Stage five of the Criterium Dauphine had it’s start in the small town of St. Trevier-sur-Moignans which is also home to the Mavic wheel factory. In fact, the race day pits were actually in Mavic’s parking lot. And it was there that we spotted a slew of pre-production 2013 Trek Madones at the RadioShack-Nissan pit.
Given that the current Trek Madone 6 was already two years old, many people figured that the Wisconsin-based company would/should be working on something new, especially given the rash of new bikes from key competitors. But Trek had made no previous mention of the bike; in fact, for the last two months, the official company mantra went something like, “Oh, you know Trek, we’re always working on something new.”
As we have since learned, Trek had in reality been working on a complete re-design of the vaunted Madone race bike. The fact of the matter is that they didn’t want spill the beans on the bike until after they first announced its existence to their dealers in mid-June. However, given new UCI rules which state that any bike now raced at the WorldTour has to first be “made public,” Trek was forced to put the bike out there in some manner.
UCI Articles 1.3.006 to 1.3.010:
“The bicycle must be accessible to all participants. It must be marketed (i.e. available for sale on the market) or marketable (i.e. available for sale directly from the manufacturer, by subscription or through an alternative distribution network). Prototypes and the use of equipment specially designed for a particular athlete, event or performance is prohibited. ‘Special design’ means a bicycle with a technical added value when compared with other equipment.”
And so, to meet the rule in the most minimal way possible, they wrote up a vague statement which was buried deep on the Trek website and then rolled the bike out to be race tested at the Dauphine hoping nobody would really notice. Not.
What we’re left with is a dearth of information because instead of working to maximize the bike’s publicity – and perhaps even further embolden the dealers to order more – Trek has stayed on a “mum’s the word” policy hoping to “officially” roll the bike at for the Tour de France. In other words, here’s the bike, but there’s not much we can say about it because Trek won’t say anything about it. Make sense?
When the RadioShack team cars rolled up, both the Madone 6 and 7 were found mounted on the roofs.
Here’s what the Madone 6 chainstay looks like with only the Shimano Di2 battery and Trek DuoTrap computer sensor visible.
The Madone 7 has a relocated battery and most importantly, a new Shimano Dura-Ace brake mounted under the chainstays. This is the first bike we’ve seen employing Shimano’s BR-9010 direct mount brake, which is based off the newest BR-9000 caliper in the Dura-Ace 9000 line. The direct mount brake shares the same aesthetics and lower dual-pivot design of the BR-9000. The DuoTrap sensor remains in the chainstay.
The BR-9010 uses post mounts that are built into the frame, rather than the traditional center mounting bolt. The design was made primarily for time trial bikes where a standard center bolt mounting position may not be applicable. Many old-timer mountain bikers might snicker at the sight of the brakes mounted under the chainstay, since a similar design used on mountain bikes in the late ’80s was cause for a massive, industry-wide upheaval that recognized the downsides to such placement (dirt/mud buildup) and weaker braking forces and moved them to the backside of the seatstays. Of course, disc brakes eventually came along and made the brake location question moot which, of course, would never happen with road bikes….oh wait!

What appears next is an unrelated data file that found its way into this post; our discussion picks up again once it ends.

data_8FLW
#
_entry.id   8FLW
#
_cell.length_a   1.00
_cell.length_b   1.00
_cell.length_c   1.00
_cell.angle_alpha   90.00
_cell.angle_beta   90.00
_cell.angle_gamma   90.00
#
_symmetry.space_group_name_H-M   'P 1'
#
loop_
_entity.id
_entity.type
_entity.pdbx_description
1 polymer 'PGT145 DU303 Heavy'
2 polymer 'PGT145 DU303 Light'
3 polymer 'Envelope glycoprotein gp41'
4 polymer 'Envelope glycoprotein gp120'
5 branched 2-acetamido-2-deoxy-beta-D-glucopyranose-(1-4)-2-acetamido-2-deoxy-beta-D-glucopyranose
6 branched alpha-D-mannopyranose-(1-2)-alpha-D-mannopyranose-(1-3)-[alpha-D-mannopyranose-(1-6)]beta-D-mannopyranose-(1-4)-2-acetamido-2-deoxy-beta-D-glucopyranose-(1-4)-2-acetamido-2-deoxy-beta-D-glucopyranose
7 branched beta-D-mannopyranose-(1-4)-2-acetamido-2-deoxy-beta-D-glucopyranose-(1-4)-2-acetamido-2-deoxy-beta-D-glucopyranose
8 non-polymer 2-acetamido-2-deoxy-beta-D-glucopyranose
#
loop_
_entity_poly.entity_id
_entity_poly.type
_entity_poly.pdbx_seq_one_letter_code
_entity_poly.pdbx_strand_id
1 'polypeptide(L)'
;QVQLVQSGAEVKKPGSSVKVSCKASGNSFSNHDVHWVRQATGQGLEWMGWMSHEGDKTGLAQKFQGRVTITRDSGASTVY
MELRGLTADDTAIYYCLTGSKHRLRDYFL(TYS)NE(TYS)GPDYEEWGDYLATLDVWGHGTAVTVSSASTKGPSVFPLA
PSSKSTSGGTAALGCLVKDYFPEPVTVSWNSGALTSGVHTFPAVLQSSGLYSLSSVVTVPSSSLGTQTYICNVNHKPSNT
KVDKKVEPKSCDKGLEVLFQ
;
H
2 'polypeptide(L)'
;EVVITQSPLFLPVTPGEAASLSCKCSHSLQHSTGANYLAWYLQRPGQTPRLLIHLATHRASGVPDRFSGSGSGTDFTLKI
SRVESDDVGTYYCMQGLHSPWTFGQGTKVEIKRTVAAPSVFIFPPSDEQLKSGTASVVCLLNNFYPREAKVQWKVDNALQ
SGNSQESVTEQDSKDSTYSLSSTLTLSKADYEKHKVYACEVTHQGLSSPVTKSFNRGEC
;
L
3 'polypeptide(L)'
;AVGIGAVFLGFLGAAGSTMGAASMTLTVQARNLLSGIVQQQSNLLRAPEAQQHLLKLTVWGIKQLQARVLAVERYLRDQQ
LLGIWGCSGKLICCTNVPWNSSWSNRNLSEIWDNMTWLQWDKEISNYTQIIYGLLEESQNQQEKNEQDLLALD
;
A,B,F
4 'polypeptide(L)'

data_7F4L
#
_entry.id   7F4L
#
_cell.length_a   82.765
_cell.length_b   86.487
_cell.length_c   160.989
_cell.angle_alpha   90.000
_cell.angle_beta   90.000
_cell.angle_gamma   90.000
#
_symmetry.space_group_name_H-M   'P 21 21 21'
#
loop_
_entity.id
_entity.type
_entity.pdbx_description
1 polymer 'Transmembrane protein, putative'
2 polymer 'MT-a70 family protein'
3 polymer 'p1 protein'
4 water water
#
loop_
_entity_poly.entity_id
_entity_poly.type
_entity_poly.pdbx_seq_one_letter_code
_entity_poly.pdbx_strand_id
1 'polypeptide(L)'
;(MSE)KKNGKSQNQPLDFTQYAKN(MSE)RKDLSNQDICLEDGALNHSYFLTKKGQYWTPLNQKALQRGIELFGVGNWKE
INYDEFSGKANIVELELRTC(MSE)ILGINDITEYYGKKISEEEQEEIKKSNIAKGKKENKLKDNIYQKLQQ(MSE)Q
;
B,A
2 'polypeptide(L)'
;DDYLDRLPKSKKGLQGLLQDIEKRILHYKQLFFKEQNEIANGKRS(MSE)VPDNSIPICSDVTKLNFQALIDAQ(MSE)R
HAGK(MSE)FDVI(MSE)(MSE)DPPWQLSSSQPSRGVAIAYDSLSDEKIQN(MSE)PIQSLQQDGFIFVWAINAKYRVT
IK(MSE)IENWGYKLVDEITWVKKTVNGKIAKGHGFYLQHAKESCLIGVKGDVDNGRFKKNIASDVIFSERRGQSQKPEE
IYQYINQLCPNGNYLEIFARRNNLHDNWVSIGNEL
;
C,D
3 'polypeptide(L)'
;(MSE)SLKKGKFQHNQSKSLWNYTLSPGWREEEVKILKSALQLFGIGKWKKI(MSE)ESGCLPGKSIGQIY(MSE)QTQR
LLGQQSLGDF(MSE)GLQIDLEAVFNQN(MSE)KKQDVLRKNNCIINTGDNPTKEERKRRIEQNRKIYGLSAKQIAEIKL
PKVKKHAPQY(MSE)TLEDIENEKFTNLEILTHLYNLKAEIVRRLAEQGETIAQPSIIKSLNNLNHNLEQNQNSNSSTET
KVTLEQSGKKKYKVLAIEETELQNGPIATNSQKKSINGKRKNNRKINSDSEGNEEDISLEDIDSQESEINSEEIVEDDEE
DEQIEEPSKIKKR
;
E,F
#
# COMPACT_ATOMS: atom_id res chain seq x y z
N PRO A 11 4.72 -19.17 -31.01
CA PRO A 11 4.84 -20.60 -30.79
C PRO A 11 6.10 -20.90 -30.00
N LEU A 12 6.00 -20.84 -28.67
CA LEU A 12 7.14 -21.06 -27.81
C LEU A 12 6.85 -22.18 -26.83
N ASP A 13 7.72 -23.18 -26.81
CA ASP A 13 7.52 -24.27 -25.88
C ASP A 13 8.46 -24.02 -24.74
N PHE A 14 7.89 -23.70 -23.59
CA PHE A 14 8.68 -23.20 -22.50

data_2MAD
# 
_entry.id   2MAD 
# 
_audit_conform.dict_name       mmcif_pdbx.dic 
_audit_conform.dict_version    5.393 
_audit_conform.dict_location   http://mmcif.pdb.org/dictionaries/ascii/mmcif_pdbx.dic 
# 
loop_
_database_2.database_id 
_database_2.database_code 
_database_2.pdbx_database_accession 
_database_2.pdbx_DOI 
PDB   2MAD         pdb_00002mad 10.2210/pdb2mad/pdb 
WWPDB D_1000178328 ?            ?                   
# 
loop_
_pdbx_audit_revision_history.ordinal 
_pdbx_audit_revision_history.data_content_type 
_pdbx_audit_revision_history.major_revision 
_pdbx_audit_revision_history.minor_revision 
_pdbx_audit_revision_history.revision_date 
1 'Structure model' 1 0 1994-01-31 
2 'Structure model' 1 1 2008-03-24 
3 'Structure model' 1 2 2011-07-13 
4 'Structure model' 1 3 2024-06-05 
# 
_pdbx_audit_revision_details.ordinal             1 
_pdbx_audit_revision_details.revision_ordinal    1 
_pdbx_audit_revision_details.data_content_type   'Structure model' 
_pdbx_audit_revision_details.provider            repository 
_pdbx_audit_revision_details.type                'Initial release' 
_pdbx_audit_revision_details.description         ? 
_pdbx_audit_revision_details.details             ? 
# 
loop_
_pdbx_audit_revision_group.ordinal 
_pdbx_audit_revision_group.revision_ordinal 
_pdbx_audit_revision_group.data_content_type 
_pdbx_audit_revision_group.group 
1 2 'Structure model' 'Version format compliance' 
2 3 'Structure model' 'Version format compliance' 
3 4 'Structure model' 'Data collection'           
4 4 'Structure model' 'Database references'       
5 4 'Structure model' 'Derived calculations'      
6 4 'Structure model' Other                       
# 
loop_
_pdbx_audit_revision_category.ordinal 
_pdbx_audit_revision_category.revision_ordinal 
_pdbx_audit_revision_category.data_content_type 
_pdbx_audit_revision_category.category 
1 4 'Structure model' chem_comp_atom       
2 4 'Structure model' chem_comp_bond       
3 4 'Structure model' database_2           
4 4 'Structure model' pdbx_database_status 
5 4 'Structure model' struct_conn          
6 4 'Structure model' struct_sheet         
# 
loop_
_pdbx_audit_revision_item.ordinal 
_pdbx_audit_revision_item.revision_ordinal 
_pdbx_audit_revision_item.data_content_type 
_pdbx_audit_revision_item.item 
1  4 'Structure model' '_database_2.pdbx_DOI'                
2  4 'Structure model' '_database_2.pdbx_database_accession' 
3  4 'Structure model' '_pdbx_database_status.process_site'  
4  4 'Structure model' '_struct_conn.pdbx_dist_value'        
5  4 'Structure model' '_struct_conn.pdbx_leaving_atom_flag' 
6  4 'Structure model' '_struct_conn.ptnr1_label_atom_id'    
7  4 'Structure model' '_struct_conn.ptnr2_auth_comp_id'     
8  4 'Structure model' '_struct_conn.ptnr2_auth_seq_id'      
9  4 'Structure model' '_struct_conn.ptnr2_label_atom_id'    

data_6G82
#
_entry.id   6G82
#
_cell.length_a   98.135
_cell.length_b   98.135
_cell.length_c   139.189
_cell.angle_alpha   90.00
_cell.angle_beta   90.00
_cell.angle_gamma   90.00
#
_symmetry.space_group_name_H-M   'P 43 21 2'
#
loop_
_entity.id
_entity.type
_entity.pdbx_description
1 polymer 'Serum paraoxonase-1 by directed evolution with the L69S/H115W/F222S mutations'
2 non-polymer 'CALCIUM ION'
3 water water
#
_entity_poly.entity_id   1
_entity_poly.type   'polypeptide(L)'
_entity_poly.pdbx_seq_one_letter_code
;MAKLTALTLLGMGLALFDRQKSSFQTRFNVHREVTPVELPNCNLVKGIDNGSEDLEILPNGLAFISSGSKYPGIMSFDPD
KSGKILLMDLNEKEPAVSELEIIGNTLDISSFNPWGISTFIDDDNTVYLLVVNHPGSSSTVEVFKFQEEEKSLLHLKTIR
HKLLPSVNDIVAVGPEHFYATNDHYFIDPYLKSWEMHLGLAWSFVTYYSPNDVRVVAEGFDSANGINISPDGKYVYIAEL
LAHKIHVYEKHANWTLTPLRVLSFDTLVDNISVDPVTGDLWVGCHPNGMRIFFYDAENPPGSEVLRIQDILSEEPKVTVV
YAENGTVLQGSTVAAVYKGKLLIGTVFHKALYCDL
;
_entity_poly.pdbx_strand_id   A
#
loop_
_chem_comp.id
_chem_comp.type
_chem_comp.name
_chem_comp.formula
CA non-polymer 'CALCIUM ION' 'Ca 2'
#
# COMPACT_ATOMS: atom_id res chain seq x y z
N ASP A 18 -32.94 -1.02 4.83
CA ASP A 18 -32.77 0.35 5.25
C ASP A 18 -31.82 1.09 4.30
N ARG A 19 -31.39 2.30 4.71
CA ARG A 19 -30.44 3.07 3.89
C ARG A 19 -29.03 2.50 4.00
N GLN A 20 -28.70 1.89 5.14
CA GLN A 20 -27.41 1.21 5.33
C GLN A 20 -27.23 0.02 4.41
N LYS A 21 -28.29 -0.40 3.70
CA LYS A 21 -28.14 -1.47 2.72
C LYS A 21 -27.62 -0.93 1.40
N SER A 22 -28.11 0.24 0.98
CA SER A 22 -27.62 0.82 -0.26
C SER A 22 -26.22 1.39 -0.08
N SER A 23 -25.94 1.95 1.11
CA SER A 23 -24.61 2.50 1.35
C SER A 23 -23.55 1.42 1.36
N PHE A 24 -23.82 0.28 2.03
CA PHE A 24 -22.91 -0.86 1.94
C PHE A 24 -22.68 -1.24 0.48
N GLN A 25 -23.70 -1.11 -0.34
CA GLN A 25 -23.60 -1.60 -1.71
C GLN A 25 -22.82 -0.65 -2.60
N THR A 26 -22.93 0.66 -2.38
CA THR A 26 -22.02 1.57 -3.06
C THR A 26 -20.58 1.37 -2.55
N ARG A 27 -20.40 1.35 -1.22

All the cables remain internally routed and the rear brake cable routing has obviously been re-directed to work with the new brake placement.
Despite we assume a bit more work involved in maintenance and when changing flats, the under-the-chainstay mounted brakes definitely give the rear end of the bike a much cleaner look.
While not going as far as running inboard brakes (ala Ridley and Storck) or simply running them on the backside of the fork, the new Madone 7 runs the same Shimano dual mount brakes up front old school style.
There’s a whole lot more to the Madone 7 than just a repositioned rear brake. The frame too has been re-designed to embrace more of the Kamm Tail aero philosophy that Trek first made popular on their Speed Concept TT bikes.
The Aeolus hub shell in these tubular wheels is carbon with aluminum flanges, while the clincher version uses a full aluminum shell. The drive-side flange is designed to allow the spokes a wider bracing angle for better lateral rigidity. Bontrager uses DT Swiss to provide the hub internals, which are the same found in DT’s highest-end 180 hubs.
To find out more about the new Madone 7, either befriend a Trek deal asap or wait until after the opening stage of the Tour de France on June 30.
BUT WHAT CAME BEFORE YOU ASK?
Treks first foray into the Tour de France was with the U.S. Postal Service in 1999 and the 5200 was the bike that Lance and the team used to make history.
By TdF wins 4 and 5, Trek was making special limited “Paris” bikes that were limited edition replicas of what Lance would have ridden during the final stage in Paris. The gold bikes used actual gold leaf graphics laid down by hand.
The famous flame job Madone which could be replicated in Trek’s Project One paint program.